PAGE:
Wednesday, 28 January 2009

PV = nRT

I was complaining recently about someone who sits in my office and has the reproachable habit of venting. No, not spleen, heaven knows how much we all need to do that in the presence of a sympathetic audience, no, this person vents gas; from both ends. If they're not evacuating their colon and cloaking the surrounding environs in a thick miasma of impenetrable density, they are generally venting from atop. I'm treated to the periodic sound of hhhppp-fff, hhhpp-ffff as they suppress sonorous belches and hiss out the built-up pressure through their lips. I can tune-out of most noises when I'm concentrating hard, but this I find rather distracting and also annoying as I am constantly worrying that I might get a whiff of their breakfast.

I picture their insides gurgling and bubbling away, in the manner of an industrial fermentation tank, ready to blow spectacularly at any moment.

Someone not entirely averse to the concept of mindless violence suggested that I stick a red hot poker in their belly. I declined, naturally. Not just because of the legal ramifications, nor because this person doesn't inspire acts of unrestrained barbarity, they do, but because I have once before experienced the consequences of doing something like that.

I was maybe ten or eleven years old at the time. We were on our summer holiday in the Mediterranean and I, bored in our landlocked rural abode, went out into the midday sun to explore the parched countryside. Rummaging around with my spear amid the wild oats and dried grasses I chanced upon a dead dog. The fur was white, the stretched skin tightened by the expanding gases of decomposition. Flies were buzzing around the taut canine. I touched it with the tip of my shoe and was met with surprising pneumatic resistance.

Ten-year old boys, though inquisitive, aren't generally noted for their ability to foresee the consequences of their actions and in that respect I was no exception. I wondered what would happen if I stabbed the decomposing dog with my spear. Never the theoretical scientist I did not wait to ponder the answer, and without losing another moment I grabbed the stick with both hands, stood right above the dog, lifted my weapon high over my head, and with all my might thrust it into the dead dog.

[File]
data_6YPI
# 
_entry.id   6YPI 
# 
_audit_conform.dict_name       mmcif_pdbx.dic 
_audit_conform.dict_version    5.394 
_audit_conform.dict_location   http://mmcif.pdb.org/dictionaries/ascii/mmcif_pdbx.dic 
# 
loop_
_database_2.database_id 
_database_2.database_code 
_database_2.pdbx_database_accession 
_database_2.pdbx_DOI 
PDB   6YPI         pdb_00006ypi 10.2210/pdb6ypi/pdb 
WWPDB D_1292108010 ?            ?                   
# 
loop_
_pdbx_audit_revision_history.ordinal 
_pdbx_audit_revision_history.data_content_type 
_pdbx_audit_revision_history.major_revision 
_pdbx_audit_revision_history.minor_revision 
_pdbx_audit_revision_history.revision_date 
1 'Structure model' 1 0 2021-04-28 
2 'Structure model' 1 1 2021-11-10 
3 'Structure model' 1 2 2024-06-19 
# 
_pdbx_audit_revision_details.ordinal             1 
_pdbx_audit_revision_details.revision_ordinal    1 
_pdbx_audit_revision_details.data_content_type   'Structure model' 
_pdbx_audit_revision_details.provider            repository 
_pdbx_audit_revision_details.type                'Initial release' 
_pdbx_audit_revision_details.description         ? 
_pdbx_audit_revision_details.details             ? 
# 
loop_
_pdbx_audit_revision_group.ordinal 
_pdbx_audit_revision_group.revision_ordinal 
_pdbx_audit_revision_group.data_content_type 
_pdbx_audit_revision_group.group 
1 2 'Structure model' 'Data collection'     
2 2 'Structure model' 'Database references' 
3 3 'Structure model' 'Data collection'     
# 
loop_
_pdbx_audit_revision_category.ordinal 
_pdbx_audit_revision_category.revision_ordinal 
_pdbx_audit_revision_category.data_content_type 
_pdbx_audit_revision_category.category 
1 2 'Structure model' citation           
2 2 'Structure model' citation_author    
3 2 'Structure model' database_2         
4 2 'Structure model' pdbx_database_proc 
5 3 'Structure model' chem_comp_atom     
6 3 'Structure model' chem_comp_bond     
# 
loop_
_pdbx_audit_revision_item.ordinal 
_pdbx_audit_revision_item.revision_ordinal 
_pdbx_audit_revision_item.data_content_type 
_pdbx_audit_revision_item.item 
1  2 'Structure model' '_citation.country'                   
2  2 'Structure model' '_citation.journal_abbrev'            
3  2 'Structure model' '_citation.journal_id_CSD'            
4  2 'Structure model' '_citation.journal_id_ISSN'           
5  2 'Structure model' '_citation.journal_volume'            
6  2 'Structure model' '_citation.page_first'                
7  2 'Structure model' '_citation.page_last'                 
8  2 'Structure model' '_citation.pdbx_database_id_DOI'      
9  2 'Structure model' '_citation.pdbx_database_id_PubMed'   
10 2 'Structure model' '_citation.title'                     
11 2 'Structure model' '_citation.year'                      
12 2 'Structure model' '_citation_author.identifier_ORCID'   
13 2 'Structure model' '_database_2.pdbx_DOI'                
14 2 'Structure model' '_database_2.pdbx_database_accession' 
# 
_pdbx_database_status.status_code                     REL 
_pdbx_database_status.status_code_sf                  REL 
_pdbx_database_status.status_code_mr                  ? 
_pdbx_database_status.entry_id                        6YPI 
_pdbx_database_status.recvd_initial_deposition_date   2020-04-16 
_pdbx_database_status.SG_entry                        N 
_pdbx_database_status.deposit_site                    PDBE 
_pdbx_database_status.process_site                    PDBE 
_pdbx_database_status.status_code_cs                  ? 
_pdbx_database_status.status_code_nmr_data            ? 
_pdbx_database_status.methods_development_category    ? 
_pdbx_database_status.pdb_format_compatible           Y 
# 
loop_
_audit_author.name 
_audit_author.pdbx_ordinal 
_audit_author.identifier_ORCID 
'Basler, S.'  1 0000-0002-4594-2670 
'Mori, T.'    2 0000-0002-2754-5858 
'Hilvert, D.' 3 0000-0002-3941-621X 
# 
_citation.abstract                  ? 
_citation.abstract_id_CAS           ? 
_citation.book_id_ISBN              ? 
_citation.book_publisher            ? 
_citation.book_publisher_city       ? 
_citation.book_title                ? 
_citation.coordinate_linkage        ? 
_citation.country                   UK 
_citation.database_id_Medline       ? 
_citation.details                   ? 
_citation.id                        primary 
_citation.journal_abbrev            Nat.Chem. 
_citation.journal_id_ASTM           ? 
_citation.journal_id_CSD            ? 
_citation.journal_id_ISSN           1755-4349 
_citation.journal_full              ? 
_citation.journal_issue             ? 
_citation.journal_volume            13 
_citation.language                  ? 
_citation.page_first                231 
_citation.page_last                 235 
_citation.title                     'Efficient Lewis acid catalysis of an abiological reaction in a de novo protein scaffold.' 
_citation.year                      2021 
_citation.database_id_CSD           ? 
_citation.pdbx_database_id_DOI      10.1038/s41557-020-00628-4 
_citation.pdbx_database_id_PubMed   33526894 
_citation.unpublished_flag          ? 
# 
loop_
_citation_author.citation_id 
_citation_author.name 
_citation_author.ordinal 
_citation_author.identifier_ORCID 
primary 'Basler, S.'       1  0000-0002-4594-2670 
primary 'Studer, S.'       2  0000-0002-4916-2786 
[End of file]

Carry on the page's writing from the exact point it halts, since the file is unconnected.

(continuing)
Two things I was, excusably, ignorant of at that age were the Ideal Gas Law and the Venturi effect. Had I know about the effects of temperature on the pressure of a growing amount of gas in a confined space and the effects of releasing the pressure through a narrow orifice I would of course still have done the experiment (for one is born a geek) but I would have stood elsewhere.

The dog went pop, ejecting from its grotesquely distended abdomen the foul products of putrefaction. I was hit in the face by some dark fluid and was for the first time exposed to the unforgettable pong of the aptly named putrescine and cadaverine.

My recollection of the aftermath is still crystal clear. I did not scream. I stood there dripping silently and somewhat perplexed. All that I could hear was the delirious buzzing of the flies, my heavy breathing, the crickets in the midday sun and the mocking croak of a solitary crow.

Much as the burping and farting vexes me, I will not jab a red hot poker in this person's belly.

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